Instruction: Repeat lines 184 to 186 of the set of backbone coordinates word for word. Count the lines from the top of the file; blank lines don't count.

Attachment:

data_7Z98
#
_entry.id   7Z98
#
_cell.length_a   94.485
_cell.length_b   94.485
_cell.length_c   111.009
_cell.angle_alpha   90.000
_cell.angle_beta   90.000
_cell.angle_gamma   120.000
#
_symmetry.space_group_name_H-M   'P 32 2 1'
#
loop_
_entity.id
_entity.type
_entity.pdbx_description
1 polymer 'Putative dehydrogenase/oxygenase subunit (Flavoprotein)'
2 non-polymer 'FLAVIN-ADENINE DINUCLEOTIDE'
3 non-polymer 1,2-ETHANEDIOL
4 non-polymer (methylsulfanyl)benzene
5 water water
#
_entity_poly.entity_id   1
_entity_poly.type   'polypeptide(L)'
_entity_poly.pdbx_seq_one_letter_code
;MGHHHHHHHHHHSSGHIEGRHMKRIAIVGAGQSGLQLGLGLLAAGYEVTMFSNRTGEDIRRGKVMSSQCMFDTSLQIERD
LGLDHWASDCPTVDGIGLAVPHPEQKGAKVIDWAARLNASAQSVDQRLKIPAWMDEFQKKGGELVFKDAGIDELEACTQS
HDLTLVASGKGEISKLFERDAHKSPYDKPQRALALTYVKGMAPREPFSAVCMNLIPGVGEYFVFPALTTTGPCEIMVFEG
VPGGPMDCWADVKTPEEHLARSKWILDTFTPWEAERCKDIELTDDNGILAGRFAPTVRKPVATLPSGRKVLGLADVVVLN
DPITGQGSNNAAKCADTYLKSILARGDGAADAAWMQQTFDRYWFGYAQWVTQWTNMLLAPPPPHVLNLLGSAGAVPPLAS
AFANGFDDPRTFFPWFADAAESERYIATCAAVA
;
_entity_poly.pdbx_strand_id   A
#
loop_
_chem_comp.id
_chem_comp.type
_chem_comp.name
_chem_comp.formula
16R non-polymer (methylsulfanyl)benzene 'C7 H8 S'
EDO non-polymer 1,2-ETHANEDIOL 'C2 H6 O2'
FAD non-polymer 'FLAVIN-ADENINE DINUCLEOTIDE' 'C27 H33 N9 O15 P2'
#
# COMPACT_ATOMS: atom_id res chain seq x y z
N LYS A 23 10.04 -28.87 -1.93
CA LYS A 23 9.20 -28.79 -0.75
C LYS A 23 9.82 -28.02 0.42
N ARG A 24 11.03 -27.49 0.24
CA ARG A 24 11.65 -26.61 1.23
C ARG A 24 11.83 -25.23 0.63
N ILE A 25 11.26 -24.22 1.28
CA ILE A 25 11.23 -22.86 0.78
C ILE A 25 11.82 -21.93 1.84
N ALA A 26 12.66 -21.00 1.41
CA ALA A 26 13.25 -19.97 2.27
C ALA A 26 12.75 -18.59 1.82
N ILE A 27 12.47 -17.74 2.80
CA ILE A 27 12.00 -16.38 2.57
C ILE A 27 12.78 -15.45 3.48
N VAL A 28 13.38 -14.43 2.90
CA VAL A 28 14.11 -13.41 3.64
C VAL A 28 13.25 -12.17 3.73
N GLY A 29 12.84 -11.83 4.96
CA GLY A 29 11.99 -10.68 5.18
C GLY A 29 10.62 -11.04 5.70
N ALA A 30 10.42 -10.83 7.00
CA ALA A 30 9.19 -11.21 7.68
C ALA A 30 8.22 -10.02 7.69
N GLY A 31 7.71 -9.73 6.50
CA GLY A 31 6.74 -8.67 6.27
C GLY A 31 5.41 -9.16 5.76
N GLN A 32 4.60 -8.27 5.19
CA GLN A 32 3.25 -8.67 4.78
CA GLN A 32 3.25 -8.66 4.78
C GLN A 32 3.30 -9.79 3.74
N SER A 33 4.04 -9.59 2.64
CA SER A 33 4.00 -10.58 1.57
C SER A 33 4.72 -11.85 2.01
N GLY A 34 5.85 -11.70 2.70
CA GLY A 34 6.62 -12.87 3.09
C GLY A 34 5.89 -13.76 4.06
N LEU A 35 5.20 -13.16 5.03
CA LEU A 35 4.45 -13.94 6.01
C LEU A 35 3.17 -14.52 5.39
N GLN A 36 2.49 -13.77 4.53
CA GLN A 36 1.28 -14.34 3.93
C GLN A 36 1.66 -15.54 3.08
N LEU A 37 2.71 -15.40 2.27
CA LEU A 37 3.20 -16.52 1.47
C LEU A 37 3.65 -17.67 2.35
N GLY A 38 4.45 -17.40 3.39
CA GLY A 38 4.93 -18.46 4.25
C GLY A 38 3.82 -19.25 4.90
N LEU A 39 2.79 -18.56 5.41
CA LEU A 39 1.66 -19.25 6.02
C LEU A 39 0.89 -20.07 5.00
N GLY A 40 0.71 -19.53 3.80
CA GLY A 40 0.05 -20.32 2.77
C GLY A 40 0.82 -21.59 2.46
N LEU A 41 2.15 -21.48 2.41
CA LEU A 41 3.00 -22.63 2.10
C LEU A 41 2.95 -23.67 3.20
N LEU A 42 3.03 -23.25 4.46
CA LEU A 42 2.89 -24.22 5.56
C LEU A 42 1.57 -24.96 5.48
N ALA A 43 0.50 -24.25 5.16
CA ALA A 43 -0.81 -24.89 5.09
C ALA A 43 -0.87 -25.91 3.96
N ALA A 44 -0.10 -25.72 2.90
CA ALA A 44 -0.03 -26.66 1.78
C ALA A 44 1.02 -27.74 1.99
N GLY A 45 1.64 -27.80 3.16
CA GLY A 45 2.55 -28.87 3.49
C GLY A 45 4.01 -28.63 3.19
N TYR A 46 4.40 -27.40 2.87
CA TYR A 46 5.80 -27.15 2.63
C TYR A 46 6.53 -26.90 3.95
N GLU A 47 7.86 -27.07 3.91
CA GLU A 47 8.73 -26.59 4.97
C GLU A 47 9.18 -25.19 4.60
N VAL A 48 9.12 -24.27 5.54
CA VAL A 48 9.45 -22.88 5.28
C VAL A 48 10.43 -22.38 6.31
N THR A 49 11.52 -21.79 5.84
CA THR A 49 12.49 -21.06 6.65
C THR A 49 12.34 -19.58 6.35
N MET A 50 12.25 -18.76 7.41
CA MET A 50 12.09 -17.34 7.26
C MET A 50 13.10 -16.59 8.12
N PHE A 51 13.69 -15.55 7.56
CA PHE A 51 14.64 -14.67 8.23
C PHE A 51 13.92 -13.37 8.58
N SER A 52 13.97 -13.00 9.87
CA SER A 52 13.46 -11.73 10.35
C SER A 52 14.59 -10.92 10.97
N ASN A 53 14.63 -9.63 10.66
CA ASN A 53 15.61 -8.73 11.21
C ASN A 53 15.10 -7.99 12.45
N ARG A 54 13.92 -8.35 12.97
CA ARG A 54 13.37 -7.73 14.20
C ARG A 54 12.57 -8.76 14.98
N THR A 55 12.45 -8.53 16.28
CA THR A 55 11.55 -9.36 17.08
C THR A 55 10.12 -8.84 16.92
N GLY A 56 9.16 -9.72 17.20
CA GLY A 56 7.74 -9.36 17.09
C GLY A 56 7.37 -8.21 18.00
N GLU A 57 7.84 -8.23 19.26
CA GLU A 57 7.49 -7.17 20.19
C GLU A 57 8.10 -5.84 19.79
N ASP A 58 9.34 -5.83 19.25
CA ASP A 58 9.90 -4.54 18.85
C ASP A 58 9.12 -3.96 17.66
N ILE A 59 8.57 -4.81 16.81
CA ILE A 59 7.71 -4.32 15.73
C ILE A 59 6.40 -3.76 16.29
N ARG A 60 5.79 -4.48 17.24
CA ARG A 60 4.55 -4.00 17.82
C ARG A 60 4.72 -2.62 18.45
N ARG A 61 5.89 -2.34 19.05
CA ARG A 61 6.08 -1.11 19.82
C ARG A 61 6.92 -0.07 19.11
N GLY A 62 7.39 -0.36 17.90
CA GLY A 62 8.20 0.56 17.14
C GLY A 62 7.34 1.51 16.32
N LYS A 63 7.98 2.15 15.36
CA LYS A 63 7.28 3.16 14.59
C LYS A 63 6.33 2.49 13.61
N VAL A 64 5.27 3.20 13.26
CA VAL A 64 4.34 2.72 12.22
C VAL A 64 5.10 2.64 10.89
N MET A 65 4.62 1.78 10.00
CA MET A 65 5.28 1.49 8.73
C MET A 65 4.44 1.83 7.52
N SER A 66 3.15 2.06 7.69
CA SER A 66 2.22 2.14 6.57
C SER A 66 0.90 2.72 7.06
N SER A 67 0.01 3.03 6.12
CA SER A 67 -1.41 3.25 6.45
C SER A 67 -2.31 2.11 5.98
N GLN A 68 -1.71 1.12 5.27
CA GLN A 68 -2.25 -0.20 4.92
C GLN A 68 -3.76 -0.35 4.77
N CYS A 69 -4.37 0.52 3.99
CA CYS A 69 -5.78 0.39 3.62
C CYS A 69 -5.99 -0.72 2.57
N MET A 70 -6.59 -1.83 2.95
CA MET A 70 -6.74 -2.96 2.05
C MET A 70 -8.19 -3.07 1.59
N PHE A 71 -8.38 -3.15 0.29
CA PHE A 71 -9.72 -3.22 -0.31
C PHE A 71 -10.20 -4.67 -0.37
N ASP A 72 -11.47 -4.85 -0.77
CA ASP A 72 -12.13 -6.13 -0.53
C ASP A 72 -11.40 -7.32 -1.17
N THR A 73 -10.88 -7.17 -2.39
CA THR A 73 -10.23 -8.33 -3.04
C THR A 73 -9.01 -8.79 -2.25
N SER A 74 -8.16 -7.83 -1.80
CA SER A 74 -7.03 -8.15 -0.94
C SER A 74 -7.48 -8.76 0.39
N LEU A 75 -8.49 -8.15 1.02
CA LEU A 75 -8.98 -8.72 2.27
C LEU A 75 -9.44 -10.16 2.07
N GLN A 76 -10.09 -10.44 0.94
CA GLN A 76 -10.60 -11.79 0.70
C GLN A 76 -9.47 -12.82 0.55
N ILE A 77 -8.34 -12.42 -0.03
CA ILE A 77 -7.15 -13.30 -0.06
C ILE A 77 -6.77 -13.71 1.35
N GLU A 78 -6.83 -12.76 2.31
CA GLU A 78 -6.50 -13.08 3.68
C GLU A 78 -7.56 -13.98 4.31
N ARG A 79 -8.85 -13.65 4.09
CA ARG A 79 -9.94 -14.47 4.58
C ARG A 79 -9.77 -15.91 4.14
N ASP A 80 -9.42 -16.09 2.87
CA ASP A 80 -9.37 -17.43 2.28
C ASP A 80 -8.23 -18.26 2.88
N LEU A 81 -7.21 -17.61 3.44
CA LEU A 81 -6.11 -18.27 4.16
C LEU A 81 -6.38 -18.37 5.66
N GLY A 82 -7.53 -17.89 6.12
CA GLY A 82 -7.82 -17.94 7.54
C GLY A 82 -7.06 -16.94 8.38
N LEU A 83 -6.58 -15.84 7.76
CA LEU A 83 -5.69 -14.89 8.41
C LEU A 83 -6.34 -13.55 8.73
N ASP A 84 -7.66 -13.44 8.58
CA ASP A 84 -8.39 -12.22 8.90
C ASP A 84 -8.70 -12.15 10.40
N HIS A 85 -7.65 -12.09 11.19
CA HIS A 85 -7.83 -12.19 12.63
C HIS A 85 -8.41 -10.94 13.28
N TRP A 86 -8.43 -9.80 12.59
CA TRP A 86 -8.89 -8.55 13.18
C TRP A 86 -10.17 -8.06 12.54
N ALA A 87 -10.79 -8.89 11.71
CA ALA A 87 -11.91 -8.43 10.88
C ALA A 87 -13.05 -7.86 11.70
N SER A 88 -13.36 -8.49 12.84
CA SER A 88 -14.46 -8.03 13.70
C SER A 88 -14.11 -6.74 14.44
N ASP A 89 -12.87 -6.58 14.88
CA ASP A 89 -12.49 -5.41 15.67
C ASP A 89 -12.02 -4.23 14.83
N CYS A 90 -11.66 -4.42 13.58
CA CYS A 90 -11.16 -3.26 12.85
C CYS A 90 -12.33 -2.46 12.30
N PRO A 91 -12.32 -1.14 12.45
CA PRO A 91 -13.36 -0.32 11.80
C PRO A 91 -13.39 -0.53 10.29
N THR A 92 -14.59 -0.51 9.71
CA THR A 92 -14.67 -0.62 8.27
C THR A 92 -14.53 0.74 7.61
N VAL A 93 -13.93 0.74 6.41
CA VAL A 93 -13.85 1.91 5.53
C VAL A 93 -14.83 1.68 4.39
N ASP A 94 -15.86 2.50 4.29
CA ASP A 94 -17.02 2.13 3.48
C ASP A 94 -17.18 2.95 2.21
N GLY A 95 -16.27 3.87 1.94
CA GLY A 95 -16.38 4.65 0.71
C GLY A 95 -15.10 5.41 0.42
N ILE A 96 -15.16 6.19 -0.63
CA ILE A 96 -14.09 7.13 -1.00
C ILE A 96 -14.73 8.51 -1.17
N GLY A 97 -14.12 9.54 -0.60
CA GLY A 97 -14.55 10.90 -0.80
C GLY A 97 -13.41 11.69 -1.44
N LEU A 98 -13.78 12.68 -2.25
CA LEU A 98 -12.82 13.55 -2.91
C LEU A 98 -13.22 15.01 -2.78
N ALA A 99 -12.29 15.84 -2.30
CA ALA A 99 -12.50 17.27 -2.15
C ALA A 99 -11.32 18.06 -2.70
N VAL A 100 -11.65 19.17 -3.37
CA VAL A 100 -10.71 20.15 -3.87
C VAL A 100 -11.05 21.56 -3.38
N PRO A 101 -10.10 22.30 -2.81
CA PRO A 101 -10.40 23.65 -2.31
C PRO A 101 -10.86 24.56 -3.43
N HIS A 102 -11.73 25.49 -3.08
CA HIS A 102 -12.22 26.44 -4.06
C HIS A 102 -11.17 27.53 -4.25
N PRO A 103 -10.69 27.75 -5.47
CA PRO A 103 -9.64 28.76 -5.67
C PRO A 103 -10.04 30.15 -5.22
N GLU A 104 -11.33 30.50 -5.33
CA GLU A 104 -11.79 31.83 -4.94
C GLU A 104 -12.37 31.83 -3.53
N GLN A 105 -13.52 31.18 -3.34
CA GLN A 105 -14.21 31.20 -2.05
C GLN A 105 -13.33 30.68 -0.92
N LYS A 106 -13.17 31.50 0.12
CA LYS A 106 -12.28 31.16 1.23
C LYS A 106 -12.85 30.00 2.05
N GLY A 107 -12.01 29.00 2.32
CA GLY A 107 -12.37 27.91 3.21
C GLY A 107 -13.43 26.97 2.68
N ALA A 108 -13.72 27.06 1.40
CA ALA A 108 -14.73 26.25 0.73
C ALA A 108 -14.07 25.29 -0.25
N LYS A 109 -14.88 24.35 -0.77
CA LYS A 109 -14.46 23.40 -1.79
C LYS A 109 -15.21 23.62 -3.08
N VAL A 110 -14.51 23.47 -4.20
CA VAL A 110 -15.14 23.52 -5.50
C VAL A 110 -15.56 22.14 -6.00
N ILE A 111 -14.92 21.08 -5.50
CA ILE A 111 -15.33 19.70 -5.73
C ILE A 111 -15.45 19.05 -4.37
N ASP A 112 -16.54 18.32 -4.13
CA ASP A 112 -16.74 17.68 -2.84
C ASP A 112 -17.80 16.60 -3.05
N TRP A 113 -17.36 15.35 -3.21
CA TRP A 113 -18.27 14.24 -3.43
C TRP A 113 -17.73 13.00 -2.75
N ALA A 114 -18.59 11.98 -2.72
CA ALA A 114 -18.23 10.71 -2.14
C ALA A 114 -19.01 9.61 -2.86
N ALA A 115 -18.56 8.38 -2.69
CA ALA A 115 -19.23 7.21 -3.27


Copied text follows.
C GLN A 68 -3.76 -0.35 4.77
N CYS A 69 -4.37 0.52 3.99
CA CYS A 69 -5.78 0.39 3.62